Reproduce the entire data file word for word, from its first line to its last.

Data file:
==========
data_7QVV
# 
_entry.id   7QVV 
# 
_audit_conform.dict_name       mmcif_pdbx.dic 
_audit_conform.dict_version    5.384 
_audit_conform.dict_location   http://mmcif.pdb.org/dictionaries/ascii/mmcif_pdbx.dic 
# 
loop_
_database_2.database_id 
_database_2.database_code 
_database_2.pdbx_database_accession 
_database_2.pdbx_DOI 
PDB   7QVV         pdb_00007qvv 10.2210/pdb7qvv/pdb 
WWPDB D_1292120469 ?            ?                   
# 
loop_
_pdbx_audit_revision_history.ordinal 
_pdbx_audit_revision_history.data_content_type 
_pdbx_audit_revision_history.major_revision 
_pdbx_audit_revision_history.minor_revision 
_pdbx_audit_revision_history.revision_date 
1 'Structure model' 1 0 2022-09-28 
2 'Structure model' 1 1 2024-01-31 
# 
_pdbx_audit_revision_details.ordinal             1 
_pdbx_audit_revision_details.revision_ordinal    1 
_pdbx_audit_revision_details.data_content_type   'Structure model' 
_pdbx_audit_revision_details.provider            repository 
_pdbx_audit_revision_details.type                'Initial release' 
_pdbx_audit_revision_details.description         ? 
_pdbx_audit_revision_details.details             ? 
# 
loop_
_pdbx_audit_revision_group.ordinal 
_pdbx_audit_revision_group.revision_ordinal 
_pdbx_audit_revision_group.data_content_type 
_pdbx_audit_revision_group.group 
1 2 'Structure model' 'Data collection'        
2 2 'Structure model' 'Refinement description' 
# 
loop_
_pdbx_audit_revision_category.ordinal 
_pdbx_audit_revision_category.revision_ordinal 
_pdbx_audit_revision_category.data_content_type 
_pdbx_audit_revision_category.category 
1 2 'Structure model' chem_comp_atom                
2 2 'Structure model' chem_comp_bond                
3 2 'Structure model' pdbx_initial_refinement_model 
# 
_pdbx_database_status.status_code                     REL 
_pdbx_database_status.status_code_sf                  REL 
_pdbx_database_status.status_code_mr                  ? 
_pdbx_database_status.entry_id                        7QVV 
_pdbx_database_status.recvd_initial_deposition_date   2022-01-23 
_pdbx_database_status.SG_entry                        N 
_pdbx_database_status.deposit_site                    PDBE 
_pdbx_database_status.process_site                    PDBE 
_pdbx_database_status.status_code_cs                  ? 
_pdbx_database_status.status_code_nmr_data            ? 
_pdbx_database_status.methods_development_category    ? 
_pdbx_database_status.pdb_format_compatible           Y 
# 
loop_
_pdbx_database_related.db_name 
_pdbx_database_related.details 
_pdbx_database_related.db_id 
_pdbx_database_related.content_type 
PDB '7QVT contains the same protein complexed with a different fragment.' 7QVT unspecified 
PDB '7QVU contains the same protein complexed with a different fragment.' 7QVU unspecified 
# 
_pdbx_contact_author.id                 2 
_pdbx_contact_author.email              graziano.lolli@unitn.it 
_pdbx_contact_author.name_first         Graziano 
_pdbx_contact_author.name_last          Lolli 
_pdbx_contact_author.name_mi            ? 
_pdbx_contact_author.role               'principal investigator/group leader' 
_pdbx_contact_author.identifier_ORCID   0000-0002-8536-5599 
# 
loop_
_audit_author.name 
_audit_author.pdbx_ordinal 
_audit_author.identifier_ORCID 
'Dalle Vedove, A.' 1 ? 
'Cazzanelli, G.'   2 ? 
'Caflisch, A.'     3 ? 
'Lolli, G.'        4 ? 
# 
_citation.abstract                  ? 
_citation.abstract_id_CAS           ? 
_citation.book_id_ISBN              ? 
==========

data_7QVV
# 
_entry.id   7QVV 
# 
_audit_conform.dict_name       mmcif_pdbx.dic 
_audit_conform.dict_version    5.384 
_audit_conform.dict_location   http://mmcif.pdb.org/dictionaries/ascii/mmcif_pdbx.dic 
# 
loop_
_database_2.database_id 
_database_2.database_code 
_database_2.pdbx_database_accession 
_database_2.pdbx_DOI 
PDB   7QVV         pdb_00007qvv 10.2210/pdb7qvv/pdb 
WWPDB D_1292120469 ?            ?                   
# 
loop_
_pdbx_audit_revision_history.ordinal 
_pdbx_audit_revision_history.data_content_type 
_pdbx_audit_revision_history.major_revision 
_pdbx_audit_revision_history.minor_revision 
_pdbx_audit_revision_history.revision_date 
1 'Structure model' 1 0 2022-09-28 
2 'Structure model' 1 1 2024-01-31 
# 
_pdbx_audit_revision_details.ordinal             1 
_pdbx_audit_revision_details.revision_ordinal    1 
_pdbx_audit_revision_details.data_content_type   'Structure model' 
_pdbx_audit_revision_details.provider            repository 
_pdbx_audit_revision_details.type                'Initial release' 
_pdbx_audit_revision_details.description         ? 
_pdbx_audit_revision_details.details             ? 
# 
loop_
_pdbx_audit_revision_group.ordinal 
_pdbx_audit_revision_group.revision_ordinal 
_pdbx_audit_revision_group.data_content_type 
_pdbx_audit_revision_group.group 
1 2 'Structure model' 'Data collection'        
2 2 'Structure model' 'Refinement description' 
# 
loop_
_pdbx_audit_revision_category.ordinal 
_pdbx_audit_revision_category.revision_ordinal 
_pdbx_audit_revision_category.data_content_type 
_pdbx_audit_revision_category.category 
1 2 'Structure model' chem_comp_atom                
2 2 'Structure model' chem_comp_bond                
3 2 'Structure model' pdbx_initial_refinement_model 
# 
_pdbx_database_status.status_code                     REL 
_pdbx_database_status.status_code_sf                  REL 
_pdbx_database_status.status_code_mr                  ? 
_pdbx_database_status.entry_id                        7QVV 
_pdbx_database_status.recvd_initial_deposition_date   2022-01-23 
_pdbx_database_status.SG_entry                        N 
_pdbx_database_status.deposit_site                    PDBE 
_pdbx_database_status.process_site                    PDBE 
_pdbx_database_status.status_code_cs                  ? 
_pdbx_database_status.status_code_nmr_data            ? 
_pdbx_database_status.methods_development_category    ? 
_pdbx_database_status.pdb_format_compatible           Y 
# 
loop_
_pdbx_database_related.db_name 
_pdbx_database_related.details 
_pdbx_database_related.db_id 
_pdbx_database_related.content_type 
PDB '7QVT contains the same protein complexed with a different fragment.' 7QVT unspecified 
PDB '7QVU contains the same protein complexed with a different fragment.' 7QVU unspecified 
# 
_pdbx_contact_author.id                 2 
_pdbx_contact_author.email              graziano.lolli@unitn.it 
_pdbx_contact_author.name_first         Graziano 
_pdbx_contact_author.name_last          Lolli 
_pdbx_contact_author.name_mi            ? 
_pdbx_contact_author.role               'principal investigator/group leader' 
_pdbx_contact_author.identifier_ORCID   0000-0002-8536-5599 
# 
loop_
_audit_author.name 
_audit_author.pdbx_ordinal 
_audit_author.identifier_ORCID 
'Dalle Vedove, A.' 1 ? 
'Cazzanelli, G.'   2 ? 
'Caflisch, A.'     3 ? 
'Lolli, G.'        4 ? 
# 
_citation.abstract                  ? 
_citation.abstract_id_CAS           ? 
_citation.book_id_ISBN              ? 